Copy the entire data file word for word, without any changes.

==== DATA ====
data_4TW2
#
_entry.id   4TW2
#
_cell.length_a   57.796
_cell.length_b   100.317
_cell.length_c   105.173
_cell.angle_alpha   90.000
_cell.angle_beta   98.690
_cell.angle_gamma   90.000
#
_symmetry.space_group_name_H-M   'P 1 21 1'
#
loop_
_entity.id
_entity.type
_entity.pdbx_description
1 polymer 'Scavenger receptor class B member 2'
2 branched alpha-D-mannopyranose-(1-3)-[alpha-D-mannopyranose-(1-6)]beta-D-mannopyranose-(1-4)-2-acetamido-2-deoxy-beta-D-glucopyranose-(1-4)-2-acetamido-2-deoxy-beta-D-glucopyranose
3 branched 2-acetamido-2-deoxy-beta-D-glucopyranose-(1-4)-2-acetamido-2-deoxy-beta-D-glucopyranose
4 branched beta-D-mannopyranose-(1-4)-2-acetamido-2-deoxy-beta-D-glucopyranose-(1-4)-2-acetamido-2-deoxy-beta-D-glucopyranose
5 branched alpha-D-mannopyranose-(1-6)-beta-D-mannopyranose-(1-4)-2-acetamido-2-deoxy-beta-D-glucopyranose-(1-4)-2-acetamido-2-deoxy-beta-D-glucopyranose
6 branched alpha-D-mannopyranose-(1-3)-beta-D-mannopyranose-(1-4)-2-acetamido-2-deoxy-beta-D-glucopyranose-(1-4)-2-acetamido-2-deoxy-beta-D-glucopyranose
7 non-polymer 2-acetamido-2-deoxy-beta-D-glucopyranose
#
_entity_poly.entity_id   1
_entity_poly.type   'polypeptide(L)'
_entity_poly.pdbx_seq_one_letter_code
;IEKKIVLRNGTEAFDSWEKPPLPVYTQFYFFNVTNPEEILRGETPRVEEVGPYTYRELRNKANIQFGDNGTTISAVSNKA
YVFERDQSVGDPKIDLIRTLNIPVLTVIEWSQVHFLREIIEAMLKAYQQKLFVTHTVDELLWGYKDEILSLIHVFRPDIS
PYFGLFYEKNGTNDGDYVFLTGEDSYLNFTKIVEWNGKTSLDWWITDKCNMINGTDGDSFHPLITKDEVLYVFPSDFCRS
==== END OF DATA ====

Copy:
data_4TW2
#
_entry.id   4TW2
#
_cell.length_a   57.796
_cell.length_b   100.317
_cell.length_c   105.173
_cell.angle_alpha   90.000
_cell.angle_beta   98.690
_cell.angle_gamma   90.000
#
_symmetry.space_group_name_H-M   'P 1 21 1'
#
loop_
_entity.id
_entity.type
_entity.pdbx_description
1 polymer 'Scavenger receptor class B member 2'
2 branched alpha-D-mannopyranose-(1-3)-[alpha-D-mannopyranose-(1-6)]beta-D-mannopyranose-(1-4)-2-acetamido-2-deoxy-beta-D-glucopyranose-(1-4)-2-acetamido-2-deoxy-beta-D-glucopyranose
3 branched 2-acetamido-2-deoxy-beta-D-glucopyranose-(1-4)-2-acetamido-2-deoxy-beta-D-glucopyranose
4 branched beta-D-mannopyranose-(1-4)-2-acetamido-2-deoxy-beta-D-glucopyranose-(1-4)-2-acetamido-2-deoxy-beta-D-glucopyranose
5 branched alpha-D-mannopyranose-(1-6)-beta-D-mannopyranose-(1-4)-2-acetamido-2-deoxy-beta-D-glucopyranose-(1-4)-2-acetamido-2-deoxy-beta-D-glucopyranose
6 branched alpha-D-mannopyranose-(1-3)-beta-D-mannopyranose-(1-4)-2-acetamido-2-deoxy-beta-D-glucopyranose-(1-4)-2-acetamido-2-deoxy-beta-D-glucopyranose
7 non-polymer 2-acetamido-2-deoxy-beta-D-glucopyranose
#
_entity_poly.entity_id   1
_entity_poly.type   'polypeptide(L)'
_entity_poly.pdbx_seq_one_letter_code
;IEKKIVLRNGTEAFDSWEKPPLPVYTQFYFFNVTNPEEILRGETPRVEEVGPYTYRELRNKANIQFGDNGTTISAVSNKA
YVFERDQSVGDPKIDLIRTLNIPVLTVIEWSQVHFLREIIEAMLKAYQQKLFVTHTVDELLWGYKDEILSLIHVFRPDIS
PYFGLFYEKNGTNDGDYVFLTGEDSYLNFTKIVEWNGKTSLDWWITDKCNMINGTDGDSFHPLITKDEVLYVFPSDFCRS